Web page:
This past year was a real eye opener for me. I never used to be concerned about health insurance; I was healthy, took good care of myself and never bothered with it unless I happened to have a job where it was part of the benefits. I had lived in Europe for many years and was not used to having to worry about it myself, and resented that I had to pay inflated premiums out-of-pocket for care I wasn’t using, particularly as I tended to use complementary or alternative medicine which isn’t usually covered by insurance anyway.
Last year I had a job with insurance and when I went to the doctor we found that I had a precancerous condition, which in later follow-up visits had developed into stage one uterine cancer. I had the surgery and am now cancer free – but if I hadn’t had health insurance I may not have caught it as early, setting me up to deal with a more developed cancer that would have been much more difficult to cure, if possible at all. I think it’s safe to say that having insurance saved my life, not to mention my bank balance.
This experience has radically transformed how I think about health insurance. I now know that healthy living is no guarantee against disease, nor is alternative medicine a substitute for all forms of conventional allopathic care. Nor will I ever be without health insurance again, even if I have to pay out-of-pocket. I also think about my future much differently.
Now that I have been confronted with my own mortality and what it is like to have to recover from major surgery where you cannot care for yourself I have started to give a lot more thought to what might happen to my health in my retirement years. As a single person without children I cannot guarantee that there will be someone to take care of me when I am older should I become disabled, too sick to care for myself or even need help looking after myself should I need major surgery like a hip replacement. Even if I were married or had children, I still couldn’t guarantee that there would be someone to help out in those circumstances.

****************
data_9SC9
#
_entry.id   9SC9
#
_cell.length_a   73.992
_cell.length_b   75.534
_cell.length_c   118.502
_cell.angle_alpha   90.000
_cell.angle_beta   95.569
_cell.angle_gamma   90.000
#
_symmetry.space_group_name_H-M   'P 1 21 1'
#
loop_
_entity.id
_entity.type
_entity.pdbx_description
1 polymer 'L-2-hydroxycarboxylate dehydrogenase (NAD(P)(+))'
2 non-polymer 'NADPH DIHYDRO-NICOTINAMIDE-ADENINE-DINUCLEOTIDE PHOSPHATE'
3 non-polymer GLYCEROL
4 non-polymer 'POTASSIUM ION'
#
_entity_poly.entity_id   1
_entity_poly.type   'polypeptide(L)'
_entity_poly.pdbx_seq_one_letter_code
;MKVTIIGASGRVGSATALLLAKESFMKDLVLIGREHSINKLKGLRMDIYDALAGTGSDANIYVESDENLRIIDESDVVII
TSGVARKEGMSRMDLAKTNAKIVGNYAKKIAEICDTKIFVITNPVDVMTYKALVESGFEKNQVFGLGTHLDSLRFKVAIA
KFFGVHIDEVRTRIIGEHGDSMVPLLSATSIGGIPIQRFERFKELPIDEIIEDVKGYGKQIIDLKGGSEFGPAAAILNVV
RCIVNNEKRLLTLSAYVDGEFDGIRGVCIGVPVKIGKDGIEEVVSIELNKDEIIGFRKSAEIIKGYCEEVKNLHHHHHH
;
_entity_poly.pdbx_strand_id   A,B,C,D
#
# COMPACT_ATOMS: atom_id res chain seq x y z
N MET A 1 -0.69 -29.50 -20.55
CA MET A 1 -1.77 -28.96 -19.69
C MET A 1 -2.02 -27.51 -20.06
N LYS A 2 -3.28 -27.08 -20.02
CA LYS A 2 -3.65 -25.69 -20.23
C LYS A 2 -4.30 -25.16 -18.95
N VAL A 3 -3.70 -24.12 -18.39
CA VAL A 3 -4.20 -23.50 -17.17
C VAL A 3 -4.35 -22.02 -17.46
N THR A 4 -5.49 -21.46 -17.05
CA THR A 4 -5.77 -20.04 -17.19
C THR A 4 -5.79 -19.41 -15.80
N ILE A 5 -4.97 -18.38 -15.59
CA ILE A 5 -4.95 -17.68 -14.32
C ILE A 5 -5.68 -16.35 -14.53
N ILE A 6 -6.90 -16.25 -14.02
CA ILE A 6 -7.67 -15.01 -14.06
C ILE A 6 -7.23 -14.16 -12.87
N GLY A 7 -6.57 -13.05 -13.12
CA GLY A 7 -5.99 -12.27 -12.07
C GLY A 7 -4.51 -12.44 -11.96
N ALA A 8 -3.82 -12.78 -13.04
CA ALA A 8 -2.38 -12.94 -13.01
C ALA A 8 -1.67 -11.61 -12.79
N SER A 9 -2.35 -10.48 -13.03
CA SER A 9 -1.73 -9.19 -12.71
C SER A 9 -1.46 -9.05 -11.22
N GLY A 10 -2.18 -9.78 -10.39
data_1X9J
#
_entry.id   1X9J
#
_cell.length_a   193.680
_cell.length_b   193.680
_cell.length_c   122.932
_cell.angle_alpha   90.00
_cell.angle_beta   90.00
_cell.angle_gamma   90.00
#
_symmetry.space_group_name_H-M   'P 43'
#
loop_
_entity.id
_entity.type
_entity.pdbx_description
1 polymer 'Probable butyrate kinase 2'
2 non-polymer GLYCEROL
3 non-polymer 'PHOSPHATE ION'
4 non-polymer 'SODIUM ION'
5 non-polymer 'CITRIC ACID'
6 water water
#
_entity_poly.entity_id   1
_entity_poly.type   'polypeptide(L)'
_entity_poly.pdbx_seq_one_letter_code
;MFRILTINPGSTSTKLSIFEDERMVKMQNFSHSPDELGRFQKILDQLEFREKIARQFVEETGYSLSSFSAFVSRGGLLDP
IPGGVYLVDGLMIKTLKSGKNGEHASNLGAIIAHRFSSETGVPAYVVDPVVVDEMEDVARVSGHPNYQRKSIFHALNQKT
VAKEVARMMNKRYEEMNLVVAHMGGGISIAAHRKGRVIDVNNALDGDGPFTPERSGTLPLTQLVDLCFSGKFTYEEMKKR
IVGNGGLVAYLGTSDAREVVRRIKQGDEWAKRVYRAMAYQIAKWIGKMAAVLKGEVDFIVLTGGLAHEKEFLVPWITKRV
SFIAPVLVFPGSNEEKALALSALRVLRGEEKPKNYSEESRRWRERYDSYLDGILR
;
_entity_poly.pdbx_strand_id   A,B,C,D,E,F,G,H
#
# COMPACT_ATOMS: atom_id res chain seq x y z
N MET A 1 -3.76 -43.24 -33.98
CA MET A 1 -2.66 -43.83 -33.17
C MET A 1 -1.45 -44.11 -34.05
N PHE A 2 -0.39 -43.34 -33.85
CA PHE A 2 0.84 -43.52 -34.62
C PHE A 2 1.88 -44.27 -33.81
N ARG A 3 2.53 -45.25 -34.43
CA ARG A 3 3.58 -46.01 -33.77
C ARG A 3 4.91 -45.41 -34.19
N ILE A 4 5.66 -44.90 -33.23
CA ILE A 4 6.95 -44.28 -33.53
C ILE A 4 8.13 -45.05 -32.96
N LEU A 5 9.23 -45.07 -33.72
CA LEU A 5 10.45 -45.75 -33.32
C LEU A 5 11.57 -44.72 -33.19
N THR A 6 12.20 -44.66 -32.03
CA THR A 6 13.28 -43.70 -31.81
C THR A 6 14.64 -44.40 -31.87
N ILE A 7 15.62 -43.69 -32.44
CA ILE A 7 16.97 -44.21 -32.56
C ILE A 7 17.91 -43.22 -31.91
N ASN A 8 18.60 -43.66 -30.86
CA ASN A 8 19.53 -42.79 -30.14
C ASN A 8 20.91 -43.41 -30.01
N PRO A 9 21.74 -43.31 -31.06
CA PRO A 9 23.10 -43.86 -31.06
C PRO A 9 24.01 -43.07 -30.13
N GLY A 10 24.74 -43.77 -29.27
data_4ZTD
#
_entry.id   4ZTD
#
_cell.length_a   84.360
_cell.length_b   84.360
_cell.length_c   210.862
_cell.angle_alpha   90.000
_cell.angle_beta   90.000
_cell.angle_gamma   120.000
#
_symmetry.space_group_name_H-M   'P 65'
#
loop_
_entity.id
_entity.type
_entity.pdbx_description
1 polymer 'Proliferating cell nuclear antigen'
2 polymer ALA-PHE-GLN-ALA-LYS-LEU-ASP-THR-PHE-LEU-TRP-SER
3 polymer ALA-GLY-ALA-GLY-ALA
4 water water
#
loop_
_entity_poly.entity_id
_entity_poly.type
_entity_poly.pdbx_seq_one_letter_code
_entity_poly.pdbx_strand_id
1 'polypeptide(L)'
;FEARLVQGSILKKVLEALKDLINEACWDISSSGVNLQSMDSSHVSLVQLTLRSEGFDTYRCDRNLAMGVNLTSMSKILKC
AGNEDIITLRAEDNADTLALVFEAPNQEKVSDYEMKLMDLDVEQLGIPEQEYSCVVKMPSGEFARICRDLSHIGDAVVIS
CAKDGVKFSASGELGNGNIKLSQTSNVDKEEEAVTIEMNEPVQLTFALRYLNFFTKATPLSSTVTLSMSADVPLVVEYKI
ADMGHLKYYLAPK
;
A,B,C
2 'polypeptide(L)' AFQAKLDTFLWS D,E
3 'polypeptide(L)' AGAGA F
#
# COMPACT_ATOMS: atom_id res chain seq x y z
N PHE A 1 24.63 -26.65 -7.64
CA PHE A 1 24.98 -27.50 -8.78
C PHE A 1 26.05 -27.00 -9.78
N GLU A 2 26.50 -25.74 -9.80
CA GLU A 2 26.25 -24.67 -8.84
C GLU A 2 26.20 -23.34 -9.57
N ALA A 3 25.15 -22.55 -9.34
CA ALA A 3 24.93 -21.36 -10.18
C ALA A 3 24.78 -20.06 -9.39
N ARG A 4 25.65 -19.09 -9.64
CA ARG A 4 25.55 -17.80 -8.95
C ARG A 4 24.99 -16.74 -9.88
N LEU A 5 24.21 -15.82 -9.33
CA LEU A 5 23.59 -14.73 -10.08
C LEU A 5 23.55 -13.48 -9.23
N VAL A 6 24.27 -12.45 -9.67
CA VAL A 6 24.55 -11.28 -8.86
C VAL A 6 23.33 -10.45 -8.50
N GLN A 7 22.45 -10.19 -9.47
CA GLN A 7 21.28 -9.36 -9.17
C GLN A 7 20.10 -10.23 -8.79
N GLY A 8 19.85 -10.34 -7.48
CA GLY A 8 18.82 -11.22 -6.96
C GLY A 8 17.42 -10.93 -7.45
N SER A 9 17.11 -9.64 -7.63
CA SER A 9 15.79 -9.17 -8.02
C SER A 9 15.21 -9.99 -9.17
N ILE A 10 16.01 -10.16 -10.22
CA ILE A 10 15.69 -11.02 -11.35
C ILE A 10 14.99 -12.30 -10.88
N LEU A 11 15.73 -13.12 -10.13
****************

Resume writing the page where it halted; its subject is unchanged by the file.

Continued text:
This is why there is long-term care insurance, which typically covers the cost of nursing homes, assisted living facilities, home nursing care or help in the home with bathing, dressing, eating and cleaning; Medicare and most private health insurance will only cover nursing home stays that are medically necessary and none of the rest. Of course not everyone will need these services. However, if you should need them and you want to have a choice in when and where you receive your care and you want to protect your assets then you might want to factor long-term care insurance into your retirement planning process.
But don’t wait until you are in your 70’s or later to purchase a policy as by then you may no longer be eligible and if you do qualify the premiums can be extortionate. As it is premiums average between $2,000 and $3,000 for someone in their 60’s, so it is quite costly, even when purchased in AARP’s recommended age-bracket, but when weighed against the average cost of a private room in assisted living, which, depending on where you live, could cost more than $35,000 per year, it’s a bargain.